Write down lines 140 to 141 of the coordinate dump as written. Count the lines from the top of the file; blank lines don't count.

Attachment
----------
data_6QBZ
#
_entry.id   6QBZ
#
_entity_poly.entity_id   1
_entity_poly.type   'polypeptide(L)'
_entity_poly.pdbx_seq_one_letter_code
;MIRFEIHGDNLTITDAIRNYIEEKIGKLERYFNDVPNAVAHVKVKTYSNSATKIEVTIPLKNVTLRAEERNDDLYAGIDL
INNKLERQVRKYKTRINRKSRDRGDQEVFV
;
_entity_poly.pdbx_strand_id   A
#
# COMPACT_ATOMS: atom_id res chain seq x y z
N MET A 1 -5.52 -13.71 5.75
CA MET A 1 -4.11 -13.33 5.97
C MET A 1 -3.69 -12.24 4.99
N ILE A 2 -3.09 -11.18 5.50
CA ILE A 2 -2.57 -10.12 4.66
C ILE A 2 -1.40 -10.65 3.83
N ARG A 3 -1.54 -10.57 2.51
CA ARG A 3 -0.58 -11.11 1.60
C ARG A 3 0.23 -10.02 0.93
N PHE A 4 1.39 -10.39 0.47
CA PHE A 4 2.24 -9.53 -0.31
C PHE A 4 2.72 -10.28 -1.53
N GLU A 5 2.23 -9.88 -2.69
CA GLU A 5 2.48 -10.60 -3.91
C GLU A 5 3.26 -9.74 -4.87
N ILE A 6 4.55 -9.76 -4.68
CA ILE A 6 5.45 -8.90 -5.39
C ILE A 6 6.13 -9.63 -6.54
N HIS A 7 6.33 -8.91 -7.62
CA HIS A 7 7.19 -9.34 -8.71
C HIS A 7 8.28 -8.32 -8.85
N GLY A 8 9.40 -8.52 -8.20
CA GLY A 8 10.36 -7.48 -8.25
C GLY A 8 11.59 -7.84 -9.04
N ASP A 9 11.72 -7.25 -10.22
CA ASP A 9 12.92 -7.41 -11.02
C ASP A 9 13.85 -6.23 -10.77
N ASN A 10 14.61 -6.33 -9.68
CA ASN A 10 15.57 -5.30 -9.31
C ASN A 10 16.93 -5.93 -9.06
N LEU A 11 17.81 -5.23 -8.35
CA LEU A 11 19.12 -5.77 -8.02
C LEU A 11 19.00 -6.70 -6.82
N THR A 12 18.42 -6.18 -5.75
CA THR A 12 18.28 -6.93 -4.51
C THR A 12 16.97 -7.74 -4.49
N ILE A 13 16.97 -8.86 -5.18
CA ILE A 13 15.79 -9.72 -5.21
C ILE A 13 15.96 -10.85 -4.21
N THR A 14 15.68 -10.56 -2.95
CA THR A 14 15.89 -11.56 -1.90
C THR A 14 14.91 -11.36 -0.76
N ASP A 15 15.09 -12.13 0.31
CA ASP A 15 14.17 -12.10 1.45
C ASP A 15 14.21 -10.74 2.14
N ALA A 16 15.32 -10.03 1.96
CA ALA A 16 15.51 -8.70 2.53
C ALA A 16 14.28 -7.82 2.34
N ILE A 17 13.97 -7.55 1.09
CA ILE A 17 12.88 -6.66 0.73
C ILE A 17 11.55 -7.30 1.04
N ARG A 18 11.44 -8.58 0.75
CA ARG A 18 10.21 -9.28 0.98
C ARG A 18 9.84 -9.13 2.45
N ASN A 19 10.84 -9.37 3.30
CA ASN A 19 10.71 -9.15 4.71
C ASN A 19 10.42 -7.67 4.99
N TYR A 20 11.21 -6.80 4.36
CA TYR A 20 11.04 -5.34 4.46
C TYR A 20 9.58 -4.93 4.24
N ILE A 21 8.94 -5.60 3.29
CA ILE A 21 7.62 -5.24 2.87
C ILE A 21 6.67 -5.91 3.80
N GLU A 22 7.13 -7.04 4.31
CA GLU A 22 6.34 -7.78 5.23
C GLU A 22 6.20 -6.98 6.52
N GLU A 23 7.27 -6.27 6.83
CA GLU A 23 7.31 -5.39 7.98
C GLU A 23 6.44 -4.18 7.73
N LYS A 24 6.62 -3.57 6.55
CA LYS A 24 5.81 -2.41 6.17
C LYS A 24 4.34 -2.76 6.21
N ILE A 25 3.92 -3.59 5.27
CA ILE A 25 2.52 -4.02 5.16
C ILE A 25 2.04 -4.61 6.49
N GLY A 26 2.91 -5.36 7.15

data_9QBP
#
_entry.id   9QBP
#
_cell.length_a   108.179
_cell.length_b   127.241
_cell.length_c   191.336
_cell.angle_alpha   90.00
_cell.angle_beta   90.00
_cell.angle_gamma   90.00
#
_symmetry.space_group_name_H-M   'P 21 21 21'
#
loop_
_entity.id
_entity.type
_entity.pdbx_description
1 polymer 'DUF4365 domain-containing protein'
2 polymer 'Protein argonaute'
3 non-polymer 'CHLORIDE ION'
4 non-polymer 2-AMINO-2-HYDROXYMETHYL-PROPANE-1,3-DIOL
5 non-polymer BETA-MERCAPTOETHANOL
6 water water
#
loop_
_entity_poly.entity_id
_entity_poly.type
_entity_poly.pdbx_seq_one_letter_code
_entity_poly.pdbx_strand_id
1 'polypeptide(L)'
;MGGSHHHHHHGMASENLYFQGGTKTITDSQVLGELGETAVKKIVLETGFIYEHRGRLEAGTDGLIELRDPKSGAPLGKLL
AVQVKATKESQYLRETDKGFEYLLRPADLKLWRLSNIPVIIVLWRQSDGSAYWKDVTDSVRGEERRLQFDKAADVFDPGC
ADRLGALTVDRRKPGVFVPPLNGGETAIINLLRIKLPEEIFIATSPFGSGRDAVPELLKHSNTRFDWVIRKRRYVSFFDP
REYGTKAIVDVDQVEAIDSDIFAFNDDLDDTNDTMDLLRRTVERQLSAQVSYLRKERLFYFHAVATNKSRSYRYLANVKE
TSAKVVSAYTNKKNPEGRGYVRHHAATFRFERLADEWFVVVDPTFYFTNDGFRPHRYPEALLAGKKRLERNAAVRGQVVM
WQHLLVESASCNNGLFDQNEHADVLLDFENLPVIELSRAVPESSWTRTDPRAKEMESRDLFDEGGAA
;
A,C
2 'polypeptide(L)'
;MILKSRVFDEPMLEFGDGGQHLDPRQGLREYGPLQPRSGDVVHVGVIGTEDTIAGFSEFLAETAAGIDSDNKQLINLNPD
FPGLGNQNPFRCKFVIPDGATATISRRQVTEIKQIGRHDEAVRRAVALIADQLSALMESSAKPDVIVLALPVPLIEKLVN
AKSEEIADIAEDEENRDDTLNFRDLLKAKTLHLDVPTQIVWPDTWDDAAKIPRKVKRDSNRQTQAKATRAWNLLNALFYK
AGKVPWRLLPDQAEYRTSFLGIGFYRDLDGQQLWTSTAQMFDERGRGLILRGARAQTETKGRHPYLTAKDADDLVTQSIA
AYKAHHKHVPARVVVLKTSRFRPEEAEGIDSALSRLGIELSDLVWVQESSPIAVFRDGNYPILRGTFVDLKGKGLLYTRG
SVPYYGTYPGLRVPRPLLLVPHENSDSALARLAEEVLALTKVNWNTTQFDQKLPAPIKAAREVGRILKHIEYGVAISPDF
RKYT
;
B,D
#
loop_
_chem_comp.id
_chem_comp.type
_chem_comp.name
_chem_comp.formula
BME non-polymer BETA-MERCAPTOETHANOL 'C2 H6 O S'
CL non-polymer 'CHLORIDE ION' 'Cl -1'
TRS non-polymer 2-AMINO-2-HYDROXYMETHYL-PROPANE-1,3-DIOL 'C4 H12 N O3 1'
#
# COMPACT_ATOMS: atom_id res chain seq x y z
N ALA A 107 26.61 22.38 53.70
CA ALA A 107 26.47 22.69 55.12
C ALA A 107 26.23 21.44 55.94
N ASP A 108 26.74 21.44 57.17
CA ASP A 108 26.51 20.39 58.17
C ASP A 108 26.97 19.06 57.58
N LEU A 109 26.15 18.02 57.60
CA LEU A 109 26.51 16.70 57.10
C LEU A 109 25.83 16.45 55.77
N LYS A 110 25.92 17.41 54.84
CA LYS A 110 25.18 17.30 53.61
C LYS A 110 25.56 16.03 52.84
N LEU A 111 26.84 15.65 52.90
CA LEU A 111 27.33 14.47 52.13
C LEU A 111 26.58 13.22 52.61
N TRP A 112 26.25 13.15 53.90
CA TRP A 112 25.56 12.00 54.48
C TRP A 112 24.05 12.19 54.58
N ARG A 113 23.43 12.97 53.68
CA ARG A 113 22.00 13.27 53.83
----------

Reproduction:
_chem_comp.id
_chem_comp.type